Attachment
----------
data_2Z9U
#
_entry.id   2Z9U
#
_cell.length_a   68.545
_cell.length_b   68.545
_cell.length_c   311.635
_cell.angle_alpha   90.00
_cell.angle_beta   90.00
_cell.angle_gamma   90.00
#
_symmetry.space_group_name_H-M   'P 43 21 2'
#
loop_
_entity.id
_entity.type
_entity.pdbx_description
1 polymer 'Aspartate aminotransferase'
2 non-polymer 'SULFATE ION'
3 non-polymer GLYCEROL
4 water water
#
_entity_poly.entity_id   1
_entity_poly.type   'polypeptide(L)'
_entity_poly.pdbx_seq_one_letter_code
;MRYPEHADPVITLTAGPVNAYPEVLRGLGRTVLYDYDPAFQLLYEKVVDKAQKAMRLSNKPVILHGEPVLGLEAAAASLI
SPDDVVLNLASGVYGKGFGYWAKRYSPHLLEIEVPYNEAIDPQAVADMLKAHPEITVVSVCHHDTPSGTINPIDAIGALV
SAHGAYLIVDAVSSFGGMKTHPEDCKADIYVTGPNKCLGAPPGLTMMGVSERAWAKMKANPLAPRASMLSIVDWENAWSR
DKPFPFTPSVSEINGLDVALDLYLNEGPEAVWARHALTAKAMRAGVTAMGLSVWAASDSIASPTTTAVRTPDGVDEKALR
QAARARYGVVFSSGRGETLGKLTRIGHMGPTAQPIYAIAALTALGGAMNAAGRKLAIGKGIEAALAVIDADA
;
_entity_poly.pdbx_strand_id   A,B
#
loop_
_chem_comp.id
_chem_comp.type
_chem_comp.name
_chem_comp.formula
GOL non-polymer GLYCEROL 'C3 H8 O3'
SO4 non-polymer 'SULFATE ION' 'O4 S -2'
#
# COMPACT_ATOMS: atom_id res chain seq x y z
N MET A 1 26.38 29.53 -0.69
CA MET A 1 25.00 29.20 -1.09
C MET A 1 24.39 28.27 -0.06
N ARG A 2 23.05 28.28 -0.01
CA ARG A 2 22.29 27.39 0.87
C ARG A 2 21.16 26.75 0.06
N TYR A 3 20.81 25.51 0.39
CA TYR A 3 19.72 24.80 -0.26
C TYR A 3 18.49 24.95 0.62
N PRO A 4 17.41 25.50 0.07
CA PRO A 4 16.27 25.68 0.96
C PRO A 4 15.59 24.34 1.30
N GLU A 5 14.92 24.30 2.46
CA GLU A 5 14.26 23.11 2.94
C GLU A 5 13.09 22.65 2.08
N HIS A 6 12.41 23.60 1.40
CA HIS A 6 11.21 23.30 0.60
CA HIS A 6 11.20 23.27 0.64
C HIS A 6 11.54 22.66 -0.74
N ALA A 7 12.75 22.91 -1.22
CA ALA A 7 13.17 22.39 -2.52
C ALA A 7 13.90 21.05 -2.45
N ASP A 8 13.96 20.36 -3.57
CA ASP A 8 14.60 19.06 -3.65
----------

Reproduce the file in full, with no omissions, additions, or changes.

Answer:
data_2Z9U
#
_entry.id   2Z9U
#
_cell.length_a   68.545
_cell.length_b   68.545
_cell.length_c   311.635
_cell.angle_alpha   90.00
_cell.angle_beta   90.00
_cell.angle_gamma   90.00
#
_symmetry.space_group_name_H-M   'P 43 21 2'
#
loop_
_entity.id
_entity.type
_entity.pdbx_description
1 polymer 'Aspartate aminotransferase'
2 non-polymer 'SULFATE ION'
3 non-polymer GLYCEROL
4 water water
#
_entity_poly.entity_id   1
_entity_poly.type   'polypeptide(L)'
_entity_poly.pdbx_seq_one_letter_code
;MRYPEHADPVITLTAGPVNAYPEVLRGLGRTVLYDYDPAFQLLYEKVVDKAQKAMRLSNKPVILHGEPVLGLEAAAASLI
SPDDVVLNLASGVYGKGFGYWAKRYSPHLLEIEVPYNEAIDPQAVADMLKAHPEITVVSVCHHDTPSGTINPIDAIGALV
SAHGAYLIVDAVSSFGGMKTHPEDCKADIYVTGPNKCLGAPPGLTMMGVSERAWAKMKANPLAPRASMLSIVDWENAWSR
DKPFPFTPSVSEINGLDVALDLYLNEGPEAVWARHALTAKAMRAGVTAMGLSVWAASDSIASPTTTAVRTPDGVDEKALR
QAARARYGVVFSSGRGETLGKLTRIGHMGPTAQPIYAIAALTALGGAMNAAGRKLAIGKGIEAALAVIDADA
;
_entity_poly.pdbx_strand_id   A,B
#
loop_
_chem_comp.id
_chem_comp.type
_chem_comp.name
_chem_comp.formula
GOL non-polymer GLYCEROL 'C3 H8 O3'
SO4 non-polymer 'SULFATE ION' 'O4 S -2'
#
# COMPACT_ATOMS: atom_id res chain seq x y z
N MET A 1 26.38 29.53 -0.69
CA MET A 1 25.00 29.20 -1.09
C MET A 1 24.39 28.27 -0.06
N ARG A 2 23.05 28.28 -0.01
CA ARG A 2 22.29 27.39 0.87
C ARG A 2 21.16 26.75 0.06
N TYR A 3 20.81 25.51 0.39
CA TYR A 3 19.72 24.80 -0.26
C TYR A 3 18.49 24.95 0.62
N PRO A 4 17.41 25.50 0.07
CA PRO A 4 16.27 25.68 0.96
C PRO A 4 15.59 24.34 1.30
N GLU A 5 14.92 24.30 2.46
CA GLU A 5 14.26 23.11 2.94
C GLU A 5 13.09 22.65 2.08
N HIS A 6 12.41 23.60 1.40
CA HIS A 6 11.21 23.30 0.60
CA HIS A 6 11.20 23.27 0.64
C HIS A 6 11.54 22.66 -0.74
N ALA A 7 12.75 22.91 -1.22
CA ALA A 7 13.17 22.39 -2.52
C ALA A 7 13.90 21.05 -2.45
N ASP A 8 13.96 20.36 -3.57
CA ASP A 8 14.60 19.06 -3.65